In the kitchen of the terraced house where she lives alone in Chorlton, south Manchester, with the central heating on and tea and cake on the table, Kay explains that the reason she feels at home with short stories is that "you can focus on people who are really on the edge, whereas if you did that for the whole length of a novel it might get very tiring. It's like having a malt whisky really, a short story. You can have a wee malt but if you tried to drink a whole pint of whisky you'd be dead, so there's something about the intensity. I like seeing people at a moment of crisis or at a moment in time."

The crisis most of these characters face is losing touch with reality altogether (hence the title). The question the book asks is: what happens when imagination takes over? There are characters with dementia, and one woman who is resisting it to the last – though her existence in an abusive care home is so bleak that you wonder if her firm mental grip makes her worse off than the rest.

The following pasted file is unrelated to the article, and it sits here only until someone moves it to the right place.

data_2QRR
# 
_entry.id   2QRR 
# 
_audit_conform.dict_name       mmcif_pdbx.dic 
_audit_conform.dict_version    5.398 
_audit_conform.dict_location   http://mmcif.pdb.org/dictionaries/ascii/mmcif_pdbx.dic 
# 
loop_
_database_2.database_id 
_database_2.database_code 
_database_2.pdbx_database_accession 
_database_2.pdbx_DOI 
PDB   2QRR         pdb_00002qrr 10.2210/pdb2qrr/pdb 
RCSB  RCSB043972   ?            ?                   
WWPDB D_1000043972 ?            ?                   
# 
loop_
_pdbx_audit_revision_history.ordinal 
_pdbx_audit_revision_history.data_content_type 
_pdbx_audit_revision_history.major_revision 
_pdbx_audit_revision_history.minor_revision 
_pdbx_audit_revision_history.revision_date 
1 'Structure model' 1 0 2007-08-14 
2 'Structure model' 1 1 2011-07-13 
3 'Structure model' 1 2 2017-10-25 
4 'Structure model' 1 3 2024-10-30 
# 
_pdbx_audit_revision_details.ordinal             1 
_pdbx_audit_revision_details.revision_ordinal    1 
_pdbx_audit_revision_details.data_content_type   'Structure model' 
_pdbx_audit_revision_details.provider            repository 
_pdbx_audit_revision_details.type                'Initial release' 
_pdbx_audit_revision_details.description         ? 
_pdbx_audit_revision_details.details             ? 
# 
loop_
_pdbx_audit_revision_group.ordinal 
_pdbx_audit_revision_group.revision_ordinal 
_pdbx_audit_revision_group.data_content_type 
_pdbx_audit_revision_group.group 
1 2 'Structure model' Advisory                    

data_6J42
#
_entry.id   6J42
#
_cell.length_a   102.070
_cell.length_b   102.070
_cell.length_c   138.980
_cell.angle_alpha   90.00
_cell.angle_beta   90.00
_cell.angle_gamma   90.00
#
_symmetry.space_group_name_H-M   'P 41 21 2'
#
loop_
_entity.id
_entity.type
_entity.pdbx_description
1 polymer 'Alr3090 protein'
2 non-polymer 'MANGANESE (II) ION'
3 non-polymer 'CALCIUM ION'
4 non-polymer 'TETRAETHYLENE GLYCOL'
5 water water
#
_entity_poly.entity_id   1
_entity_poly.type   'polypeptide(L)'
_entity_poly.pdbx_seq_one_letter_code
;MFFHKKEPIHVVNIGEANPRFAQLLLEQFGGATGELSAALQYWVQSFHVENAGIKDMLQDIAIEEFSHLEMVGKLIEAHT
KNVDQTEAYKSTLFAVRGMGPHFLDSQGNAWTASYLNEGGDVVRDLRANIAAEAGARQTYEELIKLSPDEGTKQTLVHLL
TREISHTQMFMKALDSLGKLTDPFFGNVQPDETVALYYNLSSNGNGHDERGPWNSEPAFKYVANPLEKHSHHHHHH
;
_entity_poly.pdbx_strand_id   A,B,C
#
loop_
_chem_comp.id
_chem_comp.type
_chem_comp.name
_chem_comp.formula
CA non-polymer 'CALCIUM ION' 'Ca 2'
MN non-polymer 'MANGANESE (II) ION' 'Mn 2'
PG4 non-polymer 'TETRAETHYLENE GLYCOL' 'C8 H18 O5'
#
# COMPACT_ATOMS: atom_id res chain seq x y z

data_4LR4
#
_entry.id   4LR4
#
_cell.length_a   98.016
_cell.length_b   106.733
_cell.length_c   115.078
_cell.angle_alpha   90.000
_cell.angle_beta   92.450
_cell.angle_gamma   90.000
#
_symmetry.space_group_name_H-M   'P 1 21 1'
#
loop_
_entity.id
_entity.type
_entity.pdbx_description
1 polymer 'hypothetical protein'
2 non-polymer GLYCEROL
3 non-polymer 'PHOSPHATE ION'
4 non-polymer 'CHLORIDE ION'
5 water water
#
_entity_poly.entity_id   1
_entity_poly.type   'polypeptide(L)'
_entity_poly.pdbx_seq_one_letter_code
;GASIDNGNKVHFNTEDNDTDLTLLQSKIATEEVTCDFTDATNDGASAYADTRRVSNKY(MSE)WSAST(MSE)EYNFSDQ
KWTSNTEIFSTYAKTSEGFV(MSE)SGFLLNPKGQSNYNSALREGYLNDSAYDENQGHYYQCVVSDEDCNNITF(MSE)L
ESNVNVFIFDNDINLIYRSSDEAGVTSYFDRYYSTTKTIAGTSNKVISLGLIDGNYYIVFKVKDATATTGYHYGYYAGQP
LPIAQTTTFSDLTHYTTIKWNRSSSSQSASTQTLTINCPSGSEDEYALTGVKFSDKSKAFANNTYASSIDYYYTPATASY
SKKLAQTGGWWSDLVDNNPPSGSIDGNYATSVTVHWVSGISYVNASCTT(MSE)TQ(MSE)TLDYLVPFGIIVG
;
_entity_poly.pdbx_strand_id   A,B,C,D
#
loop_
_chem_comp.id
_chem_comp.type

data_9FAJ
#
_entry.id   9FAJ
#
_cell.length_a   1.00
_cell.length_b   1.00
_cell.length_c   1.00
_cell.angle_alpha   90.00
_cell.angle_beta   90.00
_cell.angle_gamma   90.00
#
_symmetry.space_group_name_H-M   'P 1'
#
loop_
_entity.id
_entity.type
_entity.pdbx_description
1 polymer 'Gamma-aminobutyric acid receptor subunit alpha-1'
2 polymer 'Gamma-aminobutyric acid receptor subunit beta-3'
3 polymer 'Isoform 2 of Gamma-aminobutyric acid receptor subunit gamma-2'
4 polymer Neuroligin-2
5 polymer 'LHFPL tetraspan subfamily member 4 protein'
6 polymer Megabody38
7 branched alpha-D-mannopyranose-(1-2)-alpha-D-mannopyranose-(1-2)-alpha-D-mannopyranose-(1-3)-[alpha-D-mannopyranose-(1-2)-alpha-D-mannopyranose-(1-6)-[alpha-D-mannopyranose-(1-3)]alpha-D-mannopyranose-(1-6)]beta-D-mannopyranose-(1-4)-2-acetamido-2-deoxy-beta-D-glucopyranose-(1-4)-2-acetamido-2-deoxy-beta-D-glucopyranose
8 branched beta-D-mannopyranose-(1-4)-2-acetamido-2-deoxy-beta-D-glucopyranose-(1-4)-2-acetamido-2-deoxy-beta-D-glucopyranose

A ghost features in "The White Cot", a spooky gothic tale about a lesbian couple whose decision not to have a baby years before resurfaces, on holiday in a rented cottage, as a source of division and regret. But mostly there are women struggling with lives that are difficult and disappointing, and finding solace in food, cigarettes and making things up. Kay says: "I think the form suits people who feel displaced or misplaced or who don't fit in, people who feel their very bones are lonely. I don't think of it as a completely sad book but I think the sad stories last longer – if you're talking about malts, they have a longer finish. It's about getting some sort of emotional range, and the funny stories can make the sad stories sadder because it's about contrast."